Determining the applicable collective bargaining agreement represents a prerequisite for applying the adequate terms and conditions of employment (including remuneration).
An employer having posted several workers to one of the most important “receiving Member States”, has been recently fined for failure to pay at least the remuneration due under the law, ordinance, or collective agreement.
The relevant collective agreement must be determined considering the business sector in which the undertaking making the posting operates.
However, such a determination can be based neither on merely the wide “denomination of the activity “(e.g., maintenance and repair services), nor blindly automated (i.e., by scrolling in a list showing potentially relevant collective agreements).
The accurate standard classification of the business sector, and subsequently of the specific activity will be carried out in the host Member State must be first determined. To that end, it must be ascertained whether the job description matches the activities listed under the specific classification.
Subsequently, it must be determined which collective agreement covers the specific activity will be carried out. How a collective agreement is titled might be irrelevant. Collective agreements determine their scope of application, inter alia in terms of branches of activity.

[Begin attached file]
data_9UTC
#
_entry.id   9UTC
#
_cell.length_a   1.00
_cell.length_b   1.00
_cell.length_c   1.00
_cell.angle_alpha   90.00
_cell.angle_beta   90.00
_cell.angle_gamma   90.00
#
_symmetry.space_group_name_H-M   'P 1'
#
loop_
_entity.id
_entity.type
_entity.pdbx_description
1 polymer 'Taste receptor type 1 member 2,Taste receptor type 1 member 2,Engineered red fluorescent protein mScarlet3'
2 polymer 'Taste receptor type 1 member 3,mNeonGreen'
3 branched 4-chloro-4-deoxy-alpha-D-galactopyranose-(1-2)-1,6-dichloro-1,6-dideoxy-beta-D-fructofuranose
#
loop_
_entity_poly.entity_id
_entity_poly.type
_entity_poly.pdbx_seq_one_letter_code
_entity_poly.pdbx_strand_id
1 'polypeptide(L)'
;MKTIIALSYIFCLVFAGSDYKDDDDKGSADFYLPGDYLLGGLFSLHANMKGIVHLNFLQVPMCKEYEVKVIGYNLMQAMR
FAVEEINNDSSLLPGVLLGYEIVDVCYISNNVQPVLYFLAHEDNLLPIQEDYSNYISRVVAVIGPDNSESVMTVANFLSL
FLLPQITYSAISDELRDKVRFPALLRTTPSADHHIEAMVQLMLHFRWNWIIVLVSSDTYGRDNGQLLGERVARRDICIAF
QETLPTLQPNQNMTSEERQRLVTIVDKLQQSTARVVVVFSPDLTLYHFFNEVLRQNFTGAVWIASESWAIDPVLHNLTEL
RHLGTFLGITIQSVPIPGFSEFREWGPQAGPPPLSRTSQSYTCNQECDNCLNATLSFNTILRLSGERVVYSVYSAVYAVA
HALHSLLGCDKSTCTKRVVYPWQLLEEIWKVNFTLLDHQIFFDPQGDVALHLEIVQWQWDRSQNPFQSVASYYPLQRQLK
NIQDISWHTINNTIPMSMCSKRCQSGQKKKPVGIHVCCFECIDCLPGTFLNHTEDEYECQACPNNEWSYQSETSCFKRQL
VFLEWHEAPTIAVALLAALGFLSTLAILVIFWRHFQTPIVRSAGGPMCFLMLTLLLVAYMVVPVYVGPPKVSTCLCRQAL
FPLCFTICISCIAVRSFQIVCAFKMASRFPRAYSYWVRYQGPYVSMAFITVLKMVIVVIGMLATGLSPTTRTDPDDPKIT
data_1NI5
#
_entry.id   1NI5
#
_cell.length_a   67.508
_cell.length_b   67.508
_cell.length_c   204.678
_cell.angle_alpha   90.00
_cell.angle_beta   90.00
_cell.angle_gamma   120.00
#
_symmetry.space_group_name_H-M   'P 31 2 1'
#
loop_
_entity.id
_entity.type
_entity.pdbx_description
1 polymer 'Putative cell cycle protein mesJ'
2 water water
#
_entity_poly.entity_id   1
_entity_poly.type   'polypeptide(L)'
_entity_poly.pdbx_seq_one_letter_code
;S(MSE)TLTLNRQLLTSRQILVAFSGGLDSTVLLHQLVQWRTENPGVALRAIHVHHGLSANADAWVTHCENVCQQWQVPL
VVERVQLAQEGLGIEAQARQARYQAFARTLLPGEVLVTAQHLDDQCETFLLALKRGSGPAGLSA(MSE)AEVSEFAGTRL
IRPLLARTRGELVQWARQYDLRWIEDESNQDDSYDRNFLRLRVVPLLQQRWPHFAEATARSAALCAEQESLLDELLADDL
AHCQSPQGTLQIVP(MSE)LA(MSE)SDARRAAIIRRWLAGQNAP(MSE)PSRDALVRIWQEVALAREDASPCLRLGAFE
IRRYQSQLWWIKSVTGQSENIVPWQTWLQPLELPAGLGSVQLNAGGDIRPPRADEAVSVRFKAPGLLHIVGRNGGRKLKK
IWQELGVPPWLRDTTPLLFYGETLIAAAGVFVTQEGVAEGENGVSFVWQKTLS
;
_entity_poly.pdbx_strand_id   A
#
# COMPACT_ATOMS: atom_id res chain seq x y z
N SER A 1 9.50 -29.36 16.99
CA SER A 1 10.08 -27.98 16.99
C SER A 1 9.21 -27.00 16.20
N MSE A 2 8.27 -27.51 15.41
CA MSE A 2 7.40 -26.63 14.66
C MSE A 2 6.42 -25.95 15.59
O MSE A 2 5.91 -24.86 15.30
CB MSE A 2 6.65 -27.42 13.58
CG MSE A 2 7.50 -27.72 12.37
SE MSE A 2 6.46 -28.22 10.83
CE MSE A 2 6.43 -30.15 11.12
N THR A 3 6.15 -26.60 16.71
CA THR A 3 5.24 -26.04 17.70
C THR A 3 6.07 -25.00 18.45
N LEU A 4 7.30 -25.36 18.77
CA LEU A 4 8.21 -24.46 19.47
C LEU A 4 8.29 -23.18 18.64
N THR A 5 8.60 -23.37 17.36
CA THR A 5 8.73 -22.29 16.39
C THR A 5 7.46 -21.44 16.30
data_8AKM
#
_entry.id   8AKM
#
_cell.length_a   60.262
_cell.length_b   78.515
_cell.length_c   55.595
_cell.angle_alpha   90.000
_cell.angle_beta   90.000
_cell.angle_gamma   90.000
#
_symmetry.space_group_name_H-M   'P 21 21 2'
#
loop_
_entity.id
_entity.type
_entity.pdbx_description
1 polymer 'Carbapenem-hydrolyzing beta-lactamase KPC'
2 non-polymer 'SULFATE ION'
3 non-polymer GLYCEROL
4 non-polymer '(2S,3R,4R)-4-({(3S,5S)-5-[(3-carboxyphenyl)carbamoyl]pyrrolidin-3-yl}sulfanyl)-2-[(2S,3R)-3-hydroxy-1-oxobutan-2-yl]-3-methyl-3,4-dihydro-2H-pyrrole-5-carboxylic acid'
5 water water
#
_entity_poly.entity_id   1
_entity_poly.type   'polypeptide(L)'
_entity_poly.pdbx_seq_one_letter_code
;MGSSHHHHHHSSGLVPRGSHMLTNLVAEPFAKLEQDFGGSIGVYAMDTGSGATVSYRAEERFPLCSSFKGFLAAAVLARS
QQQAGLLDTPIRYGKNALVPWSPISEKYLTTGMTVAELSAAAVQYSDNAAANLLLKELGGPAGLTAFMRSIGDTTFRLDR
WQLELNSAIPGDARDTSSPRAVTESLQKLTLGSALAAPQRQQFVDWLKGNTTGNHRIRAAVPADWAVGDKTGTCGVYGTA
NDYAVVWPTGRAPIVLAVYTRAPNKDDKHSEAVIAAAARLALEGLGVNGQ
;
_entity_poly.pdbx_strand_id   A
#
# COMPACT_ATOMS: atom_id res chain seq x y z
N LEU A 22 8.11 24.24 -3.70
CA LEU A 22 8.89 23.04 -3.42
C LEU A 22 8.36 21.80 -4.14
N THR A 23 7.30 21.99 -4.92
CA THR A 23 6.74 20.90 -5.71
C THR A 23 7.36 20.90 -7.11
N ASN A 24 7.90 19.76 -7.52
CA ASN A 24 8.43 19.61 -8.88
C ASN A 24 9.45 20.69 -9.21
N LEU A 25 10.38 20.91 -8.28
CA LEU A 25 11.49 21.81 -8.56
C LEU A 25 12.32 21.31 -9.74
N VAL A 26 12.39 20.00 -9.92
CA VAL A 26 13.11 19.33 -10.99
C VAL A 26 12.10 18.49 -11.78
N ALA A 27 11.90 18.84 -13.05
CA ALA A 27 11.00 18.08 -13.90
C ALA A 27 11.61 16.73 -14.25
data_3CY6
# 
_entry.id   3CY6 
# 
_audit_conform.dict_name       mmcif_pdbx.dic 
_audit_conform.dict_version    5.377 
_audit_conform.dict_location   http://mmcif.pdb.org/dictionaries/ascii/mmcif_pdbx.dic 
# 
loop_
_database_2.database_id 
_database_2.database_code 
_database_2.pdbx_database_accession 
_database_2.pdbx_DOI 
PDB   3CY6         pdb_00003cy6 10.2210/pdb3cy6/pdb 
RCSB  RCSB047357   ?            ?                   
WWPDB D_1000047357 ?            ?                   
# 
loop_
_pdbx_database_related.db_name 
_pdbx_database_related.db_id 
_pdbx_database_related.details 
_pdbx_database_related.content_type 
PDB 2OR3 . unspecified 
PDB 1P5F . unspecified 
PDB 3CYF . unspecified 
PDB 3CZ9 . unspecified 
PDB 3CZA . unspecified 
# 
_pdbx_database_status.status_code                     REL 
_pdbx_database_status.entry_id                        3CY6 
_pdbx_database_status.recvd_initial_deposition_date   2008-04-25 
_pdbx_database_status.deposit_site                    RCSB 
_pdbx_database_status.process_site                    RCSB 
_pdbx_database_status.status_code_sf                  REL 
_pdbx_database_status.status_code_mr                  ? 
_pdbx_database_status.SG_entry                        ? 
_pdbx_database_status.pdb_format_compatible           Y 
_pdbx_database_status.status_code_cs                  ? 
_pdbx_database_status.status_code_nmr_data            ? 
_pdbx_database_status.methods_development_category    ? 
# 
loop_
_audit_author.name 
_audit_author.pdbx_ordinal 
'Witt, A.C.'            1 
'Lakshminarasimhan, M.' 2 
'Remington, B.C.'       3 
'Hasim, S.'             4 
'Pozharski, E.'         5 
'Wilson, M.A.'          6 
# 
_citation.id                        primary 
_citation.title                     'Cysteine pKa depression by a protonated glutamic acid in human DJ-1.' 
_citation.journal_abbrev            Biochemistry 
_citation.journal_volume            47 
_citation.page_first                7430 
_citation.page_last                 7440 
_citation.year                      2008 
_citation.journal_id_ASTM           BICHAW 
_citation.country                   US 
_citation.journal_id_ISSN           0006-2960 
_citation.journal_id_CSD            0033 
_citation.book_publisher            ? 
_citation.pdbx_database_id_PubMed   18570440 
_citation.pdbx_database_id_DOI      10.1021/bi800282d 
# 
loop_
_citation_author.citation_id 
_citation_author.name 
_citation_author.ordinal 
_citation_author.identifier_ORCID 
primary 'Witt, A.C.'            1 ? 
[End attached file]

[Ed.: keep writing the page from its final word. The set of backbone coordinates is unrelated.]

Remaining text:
Only by referring to the standard job description in relation to a specific standard activity, and to the scope of application of different collective agreements “listed”, a correct determination of the applicable collective agreement can be foreseeable.
It must be also noted that certain collective agreements determine the application of another collective agreement, unless the former is more favourable to the worker.
In the same context, when determining the remuneration, approximation of the classification criteria might result in the failure to pay at least the remuneration due under the law, ordinance, or collective agreement. In the case at hand, the authority was willing to consider the good faith efforts shown by the employer, if at least the (wrong) collective agreement would have been correctly applied.
When determining terms and conditions of employment, approximations should be avoided. Making is “simple” it can appear to be (very) expensive.